The recent advent of direct satellite television, with its seemingly limitless access to hundreds of different channels, makes it somewhat hard to believe that just a short time ago most Americans only had access to the three major television networks and PBS. However, as cable television (CATV) grew from its infancy in 1949 in rural America (where broadcast signals were too faint to receive) to most urban areas in the late 1970's and early 1980's, so did the variety and number of television channels, thereby changing forever the television-watching options for American viewers. The ensuing race to wire the country with cable television spurred numerous CATV business ventures. This case arises from one such undertaking; the investment by the plaintiff, James L. Gagan, in a cable television limited partnership, known as South Hesperia, in 1982. In 1987, after Gagan's investment turned sour, he filed a complaint against 14 individuals, corporations, and limited partnerships alleging claims under the federal Racketeer Influenced and Corrupt Organizations Act (RICO), 18 U.S.C. §§ 1961-1968, and other claims under state law.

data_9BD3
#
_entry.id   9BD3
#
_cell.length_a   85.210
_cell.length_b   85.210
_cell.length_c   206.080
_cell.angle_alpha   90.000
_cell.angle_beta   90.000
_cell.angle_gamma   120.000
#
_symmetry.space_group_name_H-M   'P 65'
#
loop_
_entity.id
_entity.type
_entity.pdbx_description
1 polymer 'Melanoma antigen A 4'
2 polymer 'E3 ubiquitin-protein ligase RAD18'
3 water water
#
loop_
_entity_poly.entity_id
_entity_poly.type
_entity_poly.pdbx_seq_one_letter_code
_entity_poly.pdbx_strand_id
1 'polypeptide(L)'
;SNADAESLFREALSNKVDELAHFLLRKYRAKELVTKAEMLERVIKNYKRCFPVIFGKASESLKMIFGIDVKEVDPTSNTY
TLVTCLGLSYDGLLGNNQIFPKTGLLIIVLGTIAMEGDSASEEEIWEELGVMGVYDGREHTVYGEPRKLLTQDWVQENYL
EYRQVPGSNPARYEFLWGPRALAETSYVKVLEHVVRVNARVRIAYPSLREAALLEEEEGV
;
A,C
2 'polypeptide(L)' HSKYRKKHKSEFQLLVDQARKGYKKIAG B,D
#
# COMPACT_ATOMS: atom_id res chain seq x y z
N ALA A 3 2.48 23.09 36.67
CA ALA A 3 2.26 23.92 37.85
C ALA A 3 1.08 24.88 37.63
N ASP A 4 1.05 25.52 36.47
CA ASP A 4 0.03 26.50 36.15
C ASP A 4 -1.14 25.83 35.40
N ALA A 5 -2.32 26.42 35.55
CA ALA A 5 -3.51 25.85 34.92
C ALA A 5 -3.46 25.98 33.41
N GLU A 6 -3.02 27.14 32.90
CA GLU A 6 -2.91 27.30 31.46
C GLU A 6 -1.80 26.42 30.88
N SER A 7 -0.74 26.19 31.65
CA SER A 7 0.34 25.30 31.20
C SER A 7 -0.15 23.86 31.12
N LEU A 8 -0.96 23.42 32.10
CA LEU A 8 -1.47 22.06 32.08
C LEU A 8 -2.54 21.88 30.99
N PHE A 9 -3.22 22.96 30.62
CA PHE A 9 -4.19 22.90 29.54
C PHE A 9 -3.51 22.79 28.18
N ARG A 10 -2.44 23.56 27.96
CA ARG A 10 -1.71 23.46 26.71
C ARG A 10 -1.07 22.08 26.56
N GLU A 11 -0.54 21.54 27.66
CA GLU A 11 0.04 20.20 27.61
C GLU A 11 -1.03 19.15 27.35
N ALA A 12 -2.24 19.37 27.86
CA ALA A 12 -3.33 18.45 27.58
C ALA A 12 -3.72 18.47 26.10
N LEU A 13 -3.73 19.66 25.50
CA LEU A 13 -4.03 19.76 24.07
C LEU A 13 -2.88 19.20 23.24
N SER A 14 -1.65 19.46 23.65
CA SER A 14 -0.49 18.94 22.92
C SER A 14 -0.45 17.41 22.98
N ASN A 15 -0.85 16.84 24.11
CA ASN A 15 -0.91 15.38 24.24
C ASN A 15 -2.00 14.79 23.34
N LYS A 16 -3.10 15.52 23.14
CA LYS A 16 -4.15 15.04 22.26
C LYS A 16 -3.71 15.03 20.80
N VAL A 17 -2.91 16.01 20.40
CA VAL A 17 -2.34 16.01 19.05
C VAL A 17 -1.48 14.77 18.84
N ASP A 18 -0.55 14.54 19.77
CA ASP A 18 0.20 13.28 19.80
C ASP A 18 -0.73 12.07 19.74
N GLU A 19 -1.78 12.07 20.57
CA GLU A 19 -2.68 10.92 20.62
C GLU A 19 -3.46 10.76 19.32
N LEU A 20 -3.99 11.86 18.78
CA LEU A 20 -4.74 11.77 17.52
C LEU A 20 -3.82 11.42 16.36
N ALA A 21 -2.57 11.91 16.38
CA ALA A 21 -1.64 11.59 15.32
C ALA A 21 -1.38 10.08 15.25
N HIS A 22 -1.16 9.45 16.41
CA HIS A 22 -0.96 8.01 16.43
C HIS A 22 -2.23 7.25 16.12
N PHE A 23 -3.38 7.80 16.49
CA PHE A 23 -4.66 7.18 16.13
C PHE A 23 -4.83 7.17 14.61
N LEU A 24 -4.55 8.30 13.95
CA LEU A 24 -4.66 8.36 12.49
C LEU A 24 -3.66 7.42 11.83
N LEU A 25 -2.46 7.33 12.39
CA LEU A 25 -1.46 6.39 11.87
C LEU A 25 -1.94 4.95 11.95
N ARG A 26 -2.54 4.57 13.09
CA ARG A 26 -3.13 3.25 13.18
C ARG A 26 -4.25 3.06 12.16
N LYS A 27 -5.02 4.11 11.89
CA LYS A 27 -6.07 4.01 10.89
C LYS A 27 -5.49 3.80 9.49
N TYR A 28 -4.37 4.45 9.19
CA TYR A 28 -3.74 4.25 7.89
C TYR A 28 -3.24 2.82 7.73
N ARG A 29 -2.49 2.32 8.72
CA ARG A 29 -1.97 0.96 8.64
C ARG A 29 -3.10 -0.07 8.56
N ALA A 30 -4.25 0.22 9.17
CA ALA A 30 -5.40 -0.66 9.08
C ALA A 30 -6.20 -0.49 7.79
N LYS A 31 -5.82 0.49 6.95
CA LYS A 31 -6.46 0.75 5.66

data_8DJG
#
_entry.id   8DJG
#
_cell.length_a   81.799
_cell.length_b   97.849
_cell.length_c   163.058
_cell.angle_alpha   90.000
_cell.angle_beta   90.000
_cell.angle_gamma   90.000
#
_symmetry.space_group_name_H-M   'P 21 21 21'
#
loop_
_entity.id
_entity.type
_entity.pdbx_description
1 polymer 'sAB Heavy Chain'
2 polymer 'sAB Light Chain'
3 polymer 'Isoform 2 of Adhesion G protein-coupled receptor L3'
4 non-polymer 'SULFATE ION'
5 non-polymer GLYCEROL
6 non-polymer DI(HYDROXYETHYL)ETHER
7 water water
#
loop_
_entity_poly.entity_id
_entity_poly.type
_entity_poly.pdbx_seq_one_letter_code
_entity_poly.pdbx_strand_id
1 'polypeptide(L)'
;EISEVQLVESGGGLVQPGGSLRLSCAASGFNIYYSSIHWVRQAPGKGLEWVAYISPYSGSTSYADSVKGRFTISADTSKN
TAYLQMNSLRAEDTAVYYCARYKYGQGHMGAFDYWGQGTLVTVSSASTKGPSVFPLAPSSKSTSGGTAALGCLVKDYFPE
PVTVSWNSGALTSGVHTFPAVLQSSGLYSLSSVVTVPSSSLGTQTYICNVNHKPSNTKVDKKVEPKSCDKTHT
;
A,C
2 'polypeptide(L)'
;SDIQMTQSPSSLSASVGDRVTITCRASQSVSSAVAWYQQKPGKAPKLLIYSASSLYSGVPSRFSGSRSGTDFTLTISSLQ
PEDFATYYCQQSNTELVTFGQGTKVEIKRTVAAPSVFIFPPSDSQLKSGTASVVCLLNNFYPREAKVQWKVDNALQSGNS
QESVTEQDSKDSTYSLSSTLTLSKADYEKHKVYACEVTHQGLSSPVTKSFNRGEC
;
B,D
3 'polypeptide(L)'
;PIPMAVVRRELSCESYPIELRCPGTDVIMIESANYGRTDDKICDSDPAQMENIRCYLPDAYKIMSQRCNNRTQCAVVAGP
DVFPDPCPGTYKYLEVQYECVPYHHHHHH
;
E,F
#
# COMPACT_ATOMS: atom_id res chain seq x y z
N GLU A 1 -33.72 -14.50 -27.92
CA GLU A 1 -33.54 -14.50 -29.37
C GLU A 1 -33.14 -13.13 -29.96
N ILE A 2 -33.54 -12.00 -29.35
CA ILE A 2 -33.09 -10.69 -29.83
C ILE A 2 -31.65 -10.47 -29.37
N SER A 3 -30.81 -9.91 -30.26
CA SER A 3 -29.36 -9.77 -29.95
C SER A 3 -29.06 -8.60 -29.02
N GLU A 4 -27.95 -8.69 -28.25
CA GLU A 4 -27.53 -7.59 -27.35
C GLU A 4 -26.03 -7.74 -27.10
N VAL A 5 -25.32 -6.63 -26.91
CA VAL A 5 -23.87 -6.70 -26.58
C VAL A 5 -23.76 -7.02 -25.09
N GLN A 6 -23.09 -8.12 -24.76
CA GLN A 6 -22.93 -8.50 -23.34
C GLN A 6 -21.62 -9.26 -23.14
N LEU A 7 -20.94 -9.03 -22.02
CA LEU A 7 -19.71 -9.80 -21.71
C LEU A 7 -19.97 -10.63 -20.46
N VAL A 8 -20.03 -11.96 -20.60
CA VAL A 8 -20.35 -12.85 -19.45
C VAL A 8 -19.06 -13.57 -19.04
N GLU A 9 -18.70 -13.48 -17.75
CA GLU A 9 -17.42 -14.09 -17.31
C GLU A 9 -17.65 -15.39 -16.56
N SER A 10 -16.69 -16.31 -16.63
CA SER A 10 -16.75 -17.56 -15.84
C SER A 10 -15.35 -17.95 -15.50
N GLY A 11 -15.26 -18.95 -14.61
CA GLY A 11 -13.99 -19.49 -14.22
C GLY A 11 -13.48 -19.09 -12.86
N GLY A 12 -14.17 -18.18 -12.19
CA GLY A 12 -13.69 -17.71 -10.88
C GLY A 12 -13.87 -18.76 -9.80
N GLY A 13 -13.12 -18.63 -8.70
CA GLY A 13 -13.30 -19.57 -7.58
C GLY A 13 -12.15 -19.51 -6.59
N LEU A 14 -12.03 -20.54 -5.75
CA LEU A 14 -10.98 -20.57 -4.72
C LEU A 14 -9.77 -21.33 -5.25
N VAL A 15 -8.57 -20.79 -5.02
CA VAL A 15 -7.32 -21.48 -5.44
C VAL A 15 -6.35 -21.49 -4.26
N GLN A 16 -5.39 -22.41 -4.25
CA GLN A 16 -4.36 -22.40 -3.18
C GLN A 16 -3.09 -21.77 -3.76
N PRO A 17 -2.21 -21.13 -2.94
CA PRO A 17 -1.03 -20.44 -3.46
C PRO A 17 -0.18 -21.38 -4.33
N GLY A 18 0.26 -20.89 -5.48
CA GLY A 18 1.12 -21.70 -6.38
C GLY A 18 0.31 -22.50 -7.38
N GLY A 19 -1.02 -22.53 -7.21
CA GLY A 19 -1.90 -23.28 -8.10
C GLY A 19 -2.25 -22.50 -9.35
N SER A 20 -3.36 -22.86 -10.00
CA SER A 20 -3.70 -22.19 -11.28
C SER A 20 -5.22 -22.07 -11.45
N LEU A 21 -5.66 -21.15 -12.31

When the case was filed it was assigned to Chief Judge Allen Sharp of the United States District Court for the Northern District of Indiana. Judge Sharp ordered bifurcation of the RICO claims from the state law claims, and a trial began in September 1990. At the conclusion of the plaintiff's evidence, Judge Sharp directed a verdict in the defendants' favor on the substantive RICO claims under § 1962(b) and § 1962(c). The remaining RICO conspiracy claim under § 1962(d) was submitted to a jury, which deliberated but could not reach a verdict. A mistrial was declared, and the case was transferred, with the consent of the parties, to Magistrate Judge Andrew P. Rodovich for a second trial.